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Life insurers were a little more likely to hold on to existing group term life business in 2018, but they were noticeably less likely to make new group term life sales.

Analysts at Gen Re have reported data supporting those conclusions in a summary of results from a survey of 25 U.S. group term life issuers.

(Related: How Likely the Government Thinks You Are to Die This Year)

The analysts found that the total number of workers with group term life from the participating issuers increased 3%. Total in-force premiums rose 5%, to $25 billion.

The number of new group term lives covered fell 7%. The amount of premiums associated with the newly covered lives fell 5%, to $2.5 billion.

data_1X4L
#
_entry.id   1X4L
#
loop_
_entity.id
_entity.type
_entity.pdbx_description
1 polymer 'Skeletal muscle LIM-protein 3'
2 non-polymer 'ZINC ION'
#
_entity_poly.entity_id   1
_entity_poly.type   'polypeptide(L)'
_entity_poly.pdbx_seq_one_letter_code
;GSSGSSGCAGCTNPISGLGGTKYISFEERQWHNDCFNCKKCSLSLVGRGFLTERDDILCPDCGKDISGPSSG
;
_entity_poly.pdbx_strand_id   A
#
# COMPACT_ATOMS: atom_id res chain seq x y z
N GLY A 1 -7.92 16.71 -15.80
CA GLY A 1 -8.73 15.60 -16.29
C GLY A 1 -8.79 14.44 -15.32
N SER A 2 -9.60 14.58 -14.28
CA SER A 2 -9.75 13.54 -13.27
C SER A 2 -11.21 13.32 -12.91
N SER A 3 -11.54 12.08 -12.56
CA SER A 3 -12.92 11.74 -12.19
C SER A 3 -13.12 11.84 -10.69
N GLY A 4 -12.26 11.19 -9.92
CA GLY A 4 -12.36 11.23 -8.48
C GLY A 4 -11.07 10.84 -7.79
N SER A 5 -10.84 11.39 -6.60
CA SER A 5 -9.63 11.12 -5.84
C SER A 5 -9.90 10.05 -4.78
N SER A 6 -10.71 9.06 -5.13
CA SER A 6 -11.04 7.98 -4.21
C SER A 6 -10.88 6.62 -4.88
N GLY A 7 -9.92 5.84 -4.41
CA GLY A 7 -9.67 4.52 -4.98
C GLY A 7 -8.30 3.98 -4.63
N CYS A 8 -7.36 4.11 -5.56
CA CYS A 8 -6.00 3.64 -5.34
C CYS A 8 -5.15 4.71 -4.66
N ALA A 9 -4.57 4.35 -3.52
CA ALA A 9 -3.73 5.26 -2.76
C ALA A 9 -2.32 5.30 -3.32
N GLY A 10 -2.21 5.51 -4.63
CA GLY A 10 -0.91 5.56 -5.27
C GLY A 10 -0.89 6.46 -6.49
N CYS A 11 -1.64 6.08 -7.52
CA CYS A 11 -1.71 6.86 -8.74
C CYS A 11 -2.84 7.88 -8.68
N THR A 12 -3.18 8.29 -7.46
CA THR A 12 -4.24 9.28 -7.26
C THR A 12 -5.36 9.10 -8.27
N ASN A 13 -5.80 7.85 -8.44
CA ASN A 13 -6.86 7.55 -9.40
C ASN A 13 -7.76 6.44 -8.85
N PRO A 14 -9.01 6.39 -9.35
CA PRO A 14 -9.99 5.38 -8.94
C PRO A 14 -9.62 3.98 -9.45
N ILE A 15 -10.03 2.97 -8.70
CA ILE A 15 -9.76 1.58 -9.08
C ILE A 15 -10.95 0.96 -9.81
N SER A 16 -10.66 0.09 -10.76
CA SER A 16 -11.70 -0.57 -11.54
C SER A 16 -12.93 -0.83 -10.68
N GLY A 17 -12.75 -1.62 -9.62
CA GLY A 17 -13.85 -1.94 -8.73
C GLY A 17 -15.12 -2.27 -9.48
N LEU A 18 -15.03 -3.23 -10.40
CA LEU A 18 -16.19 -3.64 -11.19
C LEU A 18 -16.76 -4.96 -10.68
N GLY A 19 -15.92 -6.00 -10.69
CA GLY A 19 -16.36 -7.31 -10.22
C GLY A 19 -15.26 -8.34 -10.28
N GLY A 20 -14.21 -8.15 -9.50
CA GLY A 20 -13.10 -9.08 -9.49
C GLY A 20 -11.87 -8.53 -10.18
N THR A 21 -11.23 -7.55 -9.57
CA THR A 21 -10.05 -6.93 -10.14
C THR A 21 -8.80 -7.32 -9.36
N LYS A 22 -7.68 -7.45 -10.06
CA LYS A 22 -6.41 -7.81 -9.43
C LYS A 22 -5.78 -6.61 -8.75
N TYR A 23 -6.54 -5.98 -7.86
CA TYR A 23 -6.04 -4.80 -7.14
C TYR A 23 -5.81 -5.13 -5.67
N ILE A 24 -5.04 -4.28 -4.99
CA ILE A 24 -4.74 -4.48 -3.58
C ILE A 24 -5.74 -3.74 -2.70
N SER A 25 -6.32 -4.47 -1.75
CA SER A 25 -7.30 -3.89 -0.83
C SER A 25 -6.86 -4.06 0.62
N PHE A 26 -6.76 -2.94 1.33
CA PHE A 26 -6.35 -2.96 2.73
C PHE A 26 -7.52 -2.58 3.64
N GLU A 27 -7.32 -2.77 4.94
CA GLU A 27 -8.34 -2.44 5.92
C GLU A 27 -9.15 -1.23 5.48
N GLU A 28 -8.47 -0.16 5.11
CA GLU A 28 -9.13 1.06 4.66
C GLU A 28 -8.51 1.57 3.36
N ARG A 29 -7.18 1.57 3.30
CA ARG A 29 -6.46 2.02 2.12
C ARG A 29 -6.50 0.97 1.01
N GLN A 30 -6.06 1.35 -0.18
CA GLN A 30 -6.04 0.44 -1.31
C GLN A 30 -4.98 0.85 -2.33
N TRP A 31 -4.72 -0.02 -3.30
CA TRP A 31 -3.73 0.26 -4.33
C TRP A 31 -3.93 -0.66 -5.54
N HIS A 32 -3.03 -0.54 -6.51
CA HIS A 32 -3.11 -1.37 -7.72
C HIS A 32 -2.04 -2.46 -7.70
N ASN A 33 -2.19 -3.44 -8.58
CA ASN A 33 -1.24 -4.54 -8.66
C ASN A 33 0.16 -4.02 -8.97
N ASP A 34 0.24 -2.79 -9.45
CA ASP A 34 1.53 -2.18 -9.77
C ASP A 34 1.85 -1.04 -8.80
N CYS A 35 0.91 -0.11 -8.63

Gen Re did not give the number of in-force lives covered or the number of newly covered lives.

Gen Re is a reinsurer and consulting firm. It uses data from its annual group life issuer survey program to run its reinsurance business and to help life insurers, employers, benefits advisors and others interested in the group life market understand market trends.

Reasons

Gen Re analysts said group term life issuers are facing a tough competitive landscape and changes in technology and strategy. The analysts also suggested that issuers may be having a hard time matching the strong sales results they posted for 2017.

Averages

The average death benefit for workers covered by group term life plans already in force increased 2%, to $91,272, and the average premium per life increased 2%, to $228.

For newly covered lives, the average death benefit increased 5%, to $96,998, and the average premium per life increased 2%, to $197.

Resources

A copy of the Gen Re group life market report is available here.

— Read Group Life Plans Are Protecting More Workers: Gen Reon ThinkAdvisor.

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